EDITOR’S NOTE: This sponsored content is paid for by the Center for Cultural Innovation (CCI), as part of its AmbitioUS initiative. This series explores how alternative economic models can empower artists and culture bearers, with an eye toward financial freedom and long-term sustainability.
Sabrina Jones found the inspiration for her skincare line, SJC Body Love, while she was pregnant. The Minneapolis-based mom-to-be wanted to have healthier, more eco-friendly solutions, so she started researching essential oils and coming up with formulas for her own personal use. She was working a corporate job at the time, but she launched a small product line as a side hustle in 2015.
“I started to see that business was growing,” Jones says. She didn’t feel like she was prepared for the growth. “There were a lot of things that I needed to learn that I just wasn’t expecting because it was really a hobby. And then I started seeing the potential of being in business for myself.”
That led her to a conference hosted by an organization called ConnectUP that is focused on connecting Black women entrepreneurs to investors, a broad suite of wraparound services and other resources within the business ecosystem to strengthen relationships and opportunities for success. Jones was able to build out her website, hire three employees and access financing through a “character-based” lending program that looked beyond an applicant’s credit score and existing collateral.
That lending program was part of a collaboration between Community Credit Lab and Common Future, two nonprofits that focus on equitable access for diverse entrepreneurs as an effort to close the racial wealth gap. These organizations, which recently announced that they would be merging, raised $800,000 to offer in character-based loans through three partner organizations: ConnectUP, Native Women Lead and MORTAR.
“I think what really is the operative term is the by, for, and with piece,” says Eric Horvath, the director of capital strategies for Common Future. “I think a lot of the way that we approach things is through co-design and partnership and taking an inclusive and equitable lens in terms of how we structure things.”
The character-based lending initiative operates very differently than most lending programs. The model was designed in response to structural patterns of racial discrimination uncovered in traditional capital systems. Rather than running entrepreneurs’ data through an algorithm, Common Future put the power in the hands of community organizations to identify loan recipients and determine how much money they would really need.
“Our thesis was that the folks that have the longest established relationships in their community with their entrepreneurial ecosystem,” Horvath says. “They will know best as to who will be investible, who will be creditworthy.”
Left to right: Y. Elaine Rasmussen, founder of ConnectUP!; Ixchel McKinnie, enterprise development officer at ConnectUP!; Junita Flowers, Junita's Jar; Bella Lam, Coconut Whisk; Martena Jones, Fabulous Diva Boutique' Melanie Lewis, Perfect Piece Sweets; Sabrina Jones, SJC Body Love
According to Ixchel McKinnie, the chief enterprise officer at ConnectUP, they start by matching the entrepreneur with a business consultant. “They spend 60 days working with them, preparing to receive capital,” McKinnie says, “Part of that process is to look at the financials, look at their needs, and determine where they would allocate that capital.”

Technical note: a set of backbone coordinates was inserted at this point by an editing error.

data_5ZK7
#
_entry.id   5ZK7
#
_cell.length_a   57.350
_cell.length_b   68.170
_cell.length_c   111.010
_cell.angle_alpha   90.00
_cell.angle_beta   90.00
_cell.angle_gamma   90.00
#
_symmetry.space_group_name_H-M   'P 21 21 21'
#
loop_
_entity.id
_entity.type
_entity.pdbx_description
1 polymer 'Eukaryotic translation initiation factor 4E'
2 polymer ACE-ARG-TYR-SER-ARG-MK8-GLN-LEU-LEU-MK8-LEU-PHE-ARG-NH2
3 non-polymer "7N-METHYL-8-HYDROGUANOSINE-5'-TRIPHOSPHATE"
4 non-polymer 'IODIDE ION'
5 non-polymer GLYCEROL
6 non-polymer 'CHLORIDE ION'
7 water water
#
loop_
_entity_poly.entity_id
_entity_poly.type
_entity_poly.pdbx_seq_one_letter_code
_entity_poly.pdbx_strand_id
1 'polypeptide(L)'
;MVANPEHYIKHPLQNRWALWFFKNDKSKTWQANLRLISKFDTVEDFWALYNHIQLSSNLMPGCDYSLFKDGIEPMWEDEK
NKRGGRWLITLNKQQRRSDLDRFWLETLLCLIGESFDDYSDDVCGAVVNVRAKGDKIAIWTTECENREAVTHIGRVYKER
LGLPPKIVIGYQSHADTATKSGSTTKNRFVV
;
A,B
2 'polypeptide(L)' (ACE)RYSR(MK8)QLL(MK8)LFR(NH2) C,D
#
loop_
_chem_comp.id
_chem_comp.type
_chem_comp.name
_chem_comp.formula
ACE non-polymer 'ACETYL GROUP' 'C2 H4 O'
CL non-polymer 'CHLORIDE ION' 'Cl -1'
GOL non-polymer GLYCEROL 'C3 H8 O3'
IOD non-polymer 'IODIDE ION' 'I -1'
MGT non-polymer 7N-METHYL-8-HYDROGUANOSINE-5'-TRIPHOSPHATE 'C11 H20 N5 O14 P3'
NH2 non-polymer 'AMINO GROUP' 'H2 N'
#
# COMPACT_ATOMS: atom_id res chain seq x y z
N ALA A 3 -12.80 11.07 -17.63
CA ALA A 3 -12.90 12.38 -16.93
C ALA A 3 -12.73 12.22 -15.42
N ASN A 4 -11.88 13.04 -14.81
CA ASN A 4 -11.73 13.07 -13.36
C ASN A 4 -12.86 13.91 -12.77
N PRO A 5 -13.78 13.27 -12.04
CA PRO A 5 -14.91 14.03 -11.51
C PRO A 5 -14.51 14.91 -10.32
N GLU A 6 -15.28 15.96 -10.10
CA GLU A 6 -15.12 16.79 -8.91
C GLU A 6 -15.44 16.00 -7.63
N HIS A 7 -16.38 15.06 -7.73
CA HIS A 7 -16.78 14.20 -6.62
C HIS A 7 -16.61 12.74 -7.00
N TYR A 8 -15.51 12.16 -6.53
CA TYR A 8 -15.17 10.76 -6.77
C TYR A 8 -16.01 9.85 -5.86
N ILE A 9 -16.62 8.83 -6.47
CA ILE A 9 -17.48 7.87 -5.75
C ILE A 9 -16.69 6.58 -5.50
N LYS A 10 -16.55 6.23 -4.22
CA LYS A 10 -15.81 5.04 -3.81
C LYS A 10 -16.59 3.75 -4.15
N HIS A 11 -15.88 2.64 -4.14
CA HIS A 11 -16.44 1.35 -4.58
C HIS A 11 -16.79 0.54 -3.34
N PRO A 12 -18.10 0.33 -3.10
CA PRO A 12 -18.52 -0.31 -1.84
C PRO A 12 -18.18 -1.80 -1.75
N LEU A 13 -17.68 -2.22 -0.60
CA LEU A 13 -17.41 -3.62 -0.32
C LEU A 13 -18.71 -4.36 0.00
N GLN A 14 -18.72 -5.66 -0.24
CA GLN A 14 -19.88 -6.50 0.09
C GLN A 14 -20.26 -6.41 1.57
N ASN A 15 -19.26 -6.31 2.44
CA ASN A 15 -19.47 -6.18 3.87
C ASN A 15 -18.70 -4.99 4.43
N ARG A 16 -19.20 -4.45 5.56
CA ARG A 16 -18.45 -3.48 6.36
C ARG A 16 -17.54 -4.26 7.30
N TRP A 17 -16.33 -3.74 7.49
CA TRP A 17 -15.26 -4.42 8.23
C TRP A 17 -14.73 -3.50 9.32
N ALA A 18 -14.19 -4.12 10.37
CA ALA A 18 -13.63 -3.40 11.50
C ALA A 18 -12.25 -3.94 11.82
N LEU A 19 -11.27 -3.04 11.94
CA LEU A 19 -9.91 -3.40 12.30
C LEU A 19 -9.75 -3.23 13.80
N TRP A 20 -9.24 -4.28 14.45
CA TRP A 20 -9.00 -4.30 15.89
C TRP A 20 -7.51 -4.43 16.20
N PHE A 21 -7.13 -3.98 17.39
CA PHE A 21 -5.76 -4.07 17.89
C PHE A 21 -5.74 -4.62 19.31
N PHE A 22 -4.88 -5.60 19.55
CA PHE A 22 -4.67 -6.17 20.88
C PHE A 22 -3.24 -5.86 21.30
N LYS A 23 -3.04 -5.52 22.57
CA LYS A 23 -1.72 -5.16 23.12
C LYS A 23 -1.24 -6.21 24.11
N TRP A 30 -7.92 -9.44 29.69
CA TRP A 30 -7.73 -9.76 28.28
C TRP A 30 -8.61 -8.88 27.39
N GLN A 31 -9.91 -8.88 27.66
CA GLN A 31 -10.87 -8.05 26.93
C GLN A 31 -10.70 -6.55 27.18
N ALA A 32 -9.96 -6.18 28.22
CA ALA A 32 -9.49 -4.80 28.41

While Common Future gave organizations the power to manage the funds, they took care of all of the fundraising.
“They did all of the difficult conversations that, quite frankly, we’re tired of having around why this is important and why this is needed,” says Y. Elaine Rasmussen, the CEO and founder of ConnectUP. “It was really great to have that collaboration in that partnership.”
For the first round of funding, ConnectUP deployed $200,000 to five businesses owned by Black women. Their main focus is on companies that are second-stage startups that are at least two years old, although the business doesn’t have to be profitable. They also want to make sure that the business owners are paying themselves and planning to hire at least one employee.
“We feel like that allows us to make a difference in that our capital is making a difference in the community,” McKinnie says. “So we’re starting to build some wealth and some financial security there.”
They also do not fund tech companies or participate in the venture capital space.
“There’s nothing wrong with those high-risk, high-reward tech companies and biotech companies, they have their place,” McKinnie says. “And we also need to make sure that in order to make the impact that we say we want to have, especially in the BIPOC community post-George Floyd, the money really does need to go to these businesses that will add employees, remain in the community and invest in the community.”
After a successful first trial, Common Future and Community Credit Lab intend to carry on the project with more infrastructure as one company.
For Jones, the funding has made a huge impact. She has been able to bring on some staff to help her with business operations and also hire a web developer to bring her online presence to life. She is also in talks with some major retailers thanks to supplier diversity conferences that the ConnectUP! Institute connected her to.
“[ConnectUP!] has invested so much with the mentoring and with the resources — and not just the capital, but by being able to educate on surviving everything,” Jones says.
Nia Springer-Norris is a Chicago-based solutions and culture journalist who contributes to Next City and Kirkus Reviews. Her work has also been featured in Ms., Romper and Parents.com.